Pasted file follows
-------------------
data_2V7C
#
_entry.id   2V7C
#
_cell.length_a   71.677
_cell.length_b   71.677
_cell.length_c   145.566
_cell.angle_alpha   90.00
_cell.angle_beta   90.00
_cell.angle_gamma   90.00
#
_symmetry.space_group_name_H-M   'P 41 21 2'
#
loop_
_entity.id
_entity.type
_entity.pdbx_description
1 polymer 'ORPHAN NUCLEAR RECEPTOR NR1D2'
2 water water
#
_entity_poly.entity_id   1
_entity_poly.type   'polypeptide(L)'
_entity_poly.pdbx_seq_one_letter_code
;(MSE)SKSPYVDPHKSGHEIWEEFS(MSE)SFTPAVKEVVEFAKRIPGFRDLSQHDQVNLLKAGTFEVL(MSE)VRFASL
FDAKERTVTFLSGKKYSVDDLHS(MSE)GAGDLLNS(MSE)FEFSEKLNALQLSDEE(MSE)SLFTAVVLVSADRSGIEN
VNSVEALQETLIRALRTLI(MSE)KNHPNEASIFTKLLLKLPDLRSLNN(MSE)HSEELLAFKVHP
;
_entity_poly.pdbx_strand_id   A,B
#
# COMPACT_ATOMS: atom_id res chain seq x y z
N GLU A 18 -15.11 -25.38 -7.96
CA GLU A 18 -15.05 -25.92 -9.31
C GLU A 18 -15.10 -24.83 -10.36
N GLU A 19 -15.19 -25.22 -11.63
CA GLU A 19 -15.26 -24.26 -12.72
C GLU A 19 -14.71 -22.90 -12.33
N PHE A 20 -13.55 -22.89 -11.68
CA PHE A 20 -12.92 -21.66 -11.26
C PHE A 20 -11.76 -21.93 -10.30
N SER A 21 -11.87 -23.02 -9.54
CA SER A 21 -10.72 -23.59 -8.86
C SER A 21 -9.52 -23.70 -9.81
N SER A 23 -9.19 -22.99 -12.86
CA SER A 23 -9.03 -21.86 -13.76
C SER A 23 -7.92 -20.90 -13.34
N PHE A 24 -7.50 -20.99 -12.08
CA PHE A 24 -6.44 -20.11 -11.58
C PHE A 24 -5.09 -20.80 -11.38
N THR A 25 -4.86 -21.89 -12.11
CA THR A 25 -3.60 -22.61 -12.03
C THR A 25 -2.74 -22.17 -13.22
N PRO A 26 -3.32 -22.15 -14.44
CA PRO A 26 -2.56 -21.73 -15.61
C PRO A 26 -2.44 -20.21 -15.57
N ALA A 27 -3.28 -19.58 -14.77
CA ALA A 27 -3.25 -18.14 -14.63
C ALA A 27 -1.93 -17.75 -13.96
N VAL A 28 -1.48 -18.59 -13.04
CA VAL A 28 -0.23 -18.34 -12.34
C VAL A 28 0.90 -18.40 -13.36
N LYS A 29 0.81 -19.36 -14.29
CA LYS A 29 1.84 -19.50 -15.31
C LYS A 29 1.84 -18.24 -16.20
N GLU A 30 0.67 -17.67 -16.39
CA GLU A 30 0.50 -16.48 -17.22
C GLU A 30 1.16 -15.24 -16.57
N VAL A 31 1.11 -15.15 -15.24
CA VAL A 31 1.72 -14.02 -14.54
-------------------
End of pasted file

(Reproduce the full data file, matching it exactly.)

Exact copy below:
data_2V7C
#
_entry.id   2V7C
#
_cell.length_a   71.677
_cell.length_b   71.677
_cell.length_c   145.566
_cell.angle_alpha   90.00
_cell.angle_beta   90.00
_cell.angle_gamma   90.00
#
_symmetry.space_group_name_H-M   'P 41 21 2'
#
loop_
_entity.id
_entity.type
_entity.pdbx_description
1 polymer 'ORPHAN NUCLEAR RECEPTOR NR1D2'
2 water water
#
_entity_poly.entity_id   1
_entity_poly.type   'polypeptide(L)'
_entity_poly.pdbx_seq_one_letter_code
;(MSE)SKSPYVDPHKSGHEIWEEFS(MSE)SFTPAVKEVVEFAKRIPGFRDLSQHDQVNLLKAGTFEVL(MSE)VRFASL
FDAKERTVTFLSGKKYSVDDLHS(MSE)GAGDLLNS(MSE)FEFSEKLNALQLSDEE(MSE)SLFTAVVLVSADRSGIEN
VNSVEALQETLIRALRTLI(MSE)KNHPNEASIFTKLLLKLPDLRSLNN(MSE)HSEELLAFKVHP
;
_entity_poly.pdbx_strand_id   A,B
#
# COMPACT_ATOMS: atom_id res chain seq x y z
N GLU A 18 -15.11 -25.38 -7.96
CA GLU A 18 -15.05 -25.92 -9.31
C GLU A 18 -15.10 -24.83 -10.36
N GLU A 19 -15.19 -25.22 -11.63
CA GLU A 19 -15.26 -24.26 -12.72
C GLU A 19 -14.71 -22.90 -12.33
N PHE A 20 -13.55 -22.89 -11.68
CA PHE A 20 -12.92 -21.66 -11.26
C PHE A 20 -11.76 -21.93 -10.30
N SER A 21 -11.87 -23.02 -9.54
CA SER A 21 -10.72 -23.59 -8.86
C SER A 21 -9.52 -23.70 -9.81
N SER A 23 -9.19 -22.99 -12.86
CA SER A 23 -9.03 -21.86 -13.76
C SER A 23 -7.92 -20.90 -13.34
N PHE A 24 -7.50 -20.99 -12.08
CA PHE A 24 -6.44 -20.11 -11.58
C PHE A 24 -5.09 -20.80 -11.38
N THR A 25 -4.86 -21.89 -12.11
CA THR A 25 -3.60 -22.61 -12.03
C THR A 25 -2.74 -22.17 -13.22
N PRO A 26 -3.32 -22.15 -14.44
CA PRO A 26 -2.56 -21.73 -15.61
C PRO A 26 -2.44 -20.21 -15.57
N ALA A 27 -3.28 -19.58 -14.77
CA ALA A 27 -3.25 -18.14 -14.63
C ALA A 27 -1.93 -17.75 -13.96
N VAL A 28 -1.48 -18.59 -13.04
CA VAL A 28 -0.23 -18.34 -12.34
C VAL A 28 0.90 -18.40 -13.36
N LYS A 29 0.81 -19.36 -14.29
CA LYS A 29 1.84 -19.50 -15.31
C LYS A 29 1.84 -18.24 -16.20
N GLU A 30 0.67 -17.67 -16.39
CA GLU A 30 0.50 -16.48 -17.22
C GLU A 30 1.16 -15.24 -16.57
N VAL A 31 1.11 -15.15 -15.24
CA VAL A 31 1.72 -14.02 -14.54